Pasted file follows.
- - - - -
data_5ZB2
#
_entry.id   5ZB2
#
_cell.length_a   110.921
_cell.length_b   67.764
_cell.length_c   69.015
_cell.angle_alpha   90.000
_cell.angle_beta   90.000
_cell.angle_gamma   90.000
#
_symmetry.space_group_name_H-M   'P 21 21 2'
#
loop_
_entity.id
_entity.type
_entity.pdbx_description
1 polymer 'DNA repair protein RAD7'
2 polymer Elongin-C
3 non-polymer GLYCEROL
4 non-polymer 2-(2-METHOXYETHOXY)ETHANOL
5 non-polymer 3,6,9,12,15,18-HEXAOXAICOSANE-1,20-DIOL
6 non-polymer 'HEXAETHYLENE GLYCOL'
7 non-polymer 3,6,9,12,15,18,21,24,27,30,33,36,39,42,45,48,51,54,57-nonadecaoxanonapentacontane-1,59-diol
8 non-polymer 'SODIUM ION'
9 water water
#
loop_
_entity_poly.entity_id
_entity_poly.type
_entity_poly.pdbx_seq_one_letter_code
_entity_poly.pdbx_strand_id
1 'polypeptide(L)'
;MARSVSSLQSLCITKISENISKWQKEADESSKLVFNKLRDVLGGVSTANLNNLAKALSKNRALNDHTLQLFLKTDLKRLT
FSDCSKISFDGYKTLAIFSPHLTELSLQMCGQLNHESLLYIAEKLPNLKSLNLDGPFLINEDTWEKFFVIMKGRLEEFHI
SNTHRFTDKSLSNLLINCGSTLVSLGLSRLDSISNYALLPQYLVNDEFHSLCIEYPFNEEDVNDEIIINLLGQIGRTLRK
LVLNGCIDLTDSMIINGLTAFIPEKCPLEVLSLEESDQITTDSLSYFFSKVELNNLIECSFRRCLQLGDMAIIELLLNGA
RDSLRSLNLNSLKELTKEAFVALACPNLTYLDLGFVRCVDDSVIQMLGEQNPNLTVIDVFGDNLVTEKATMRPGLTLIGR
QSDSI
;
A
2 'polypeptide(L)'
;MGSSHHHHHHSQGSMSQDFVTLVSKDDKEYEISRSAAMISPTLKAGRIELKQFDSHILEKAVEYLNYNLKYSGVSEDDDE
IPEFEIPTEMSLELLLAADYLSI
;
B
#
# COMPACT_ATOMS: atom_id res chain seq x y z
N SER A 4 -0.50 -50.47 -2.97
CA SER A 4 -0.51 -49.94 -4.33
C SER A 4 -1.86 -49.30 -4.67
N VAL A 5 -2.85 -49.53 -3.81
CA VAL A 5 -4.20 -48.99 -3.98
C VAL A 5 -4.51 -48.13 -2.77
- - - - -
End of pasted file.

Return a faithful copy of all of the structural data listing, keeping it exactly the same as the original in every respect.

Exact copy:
data_5ZB2
#
_entry.id   5ZB2
#
_cell.length_a   110.921
_cell.length_b   67.764
_cell.length_c   69.015
_cell.angle_alpha   90.000
_cell.angle_beta   90.000
_cell.angle_gamma   90.000
#
_symmetry.space_group_name_H-M   'P 21 21 2'
#
loop_
_entity.id
_entity.type
_entity.pdbx_description
1 polymer 'DNA repair protein RAD7'
2 polymer Elongin-C
3 non-polymer GLYCEROL
4 non-polymer 2-(2-METHOXYETHOXY)ETHANOL
5 non-polymer 3,6,9,12,15,18-HEXAOXAICOSANE-1,20-DIOL
6 non-polymer 'HEXAETHYLENE GLYCOL'
7 non-polymer 3,6,9,12,15,18,21,24,27,30,33,36,39,42,45,48,51,54,57-nonadecaoxanonapentacontane-1,59-diol
8 non-polymer 'SODIUM ION'
9 water water
#
loop_
_entity_poly.entity_id
_entity_poly.type
_entity_poly.pdbx_seq_one_letter_code
_entity_poly.pdbx_strand_id
1 'polypeptide(L)'
;MARSVSSLQSLCITKISENISKWQKEADESSKLVFNKLRDVLGGVSTANLNNLAKALSKNRALNDHTLQLFLKTDLKRLT
FSDCSKISFDGYKTLAIFSPHLTELSLQMCGQLNHESLLYIAEKLPNLKSLNLDGPFLINEDTWEKFFVIMKGRLEEFHI
SNTHRFTDKSLSNLLINCGSTLVSLGLSRLDSISNYALLPQYLVNDEFHSLCIEYPFNEEDVNDEIIINLLGQIGRTLRK
LVLNGCIDLTDSMIINGLTAFIPEKCPLEVLSLEESDQITTDSLSYFFSKVELNNLIECSFRRCLQLGDMAIIELLLNGA
RDSLRSLNLNSLKELTKEAFVALACPNLTYLDLGFVRCVDDSVIQMLGEQNPNLTVIDVFGDNLVTEKATMRPGLTLIGR
QSDSI
;
A
2 'polypeptide(L)'
;MGSSHHHHHHSQGSMSQDFVTLVSKDDKEYEISRSAAMISPTLKAGRIELKQFDSHILEKAVEYLNYNLKYSGVSEDDDE
IPEFEIPTEMSLELLLAADYLSI
;
B
#
# COMPACT_ATOMS: atom_id res chain seq x y z
N SER A 4 -0.50 -50.47 -2.97
CA SER A 4 -0.51 -49.94 -4.33
C SER A 4 -1.86 -49.30 -4.67
N VAL A 5 -2.85 -49.53 -3.81
CA VAL A 5 -4.20 -48.99 -3.98
C VAL A 5 -4.51 -48.13 -2.77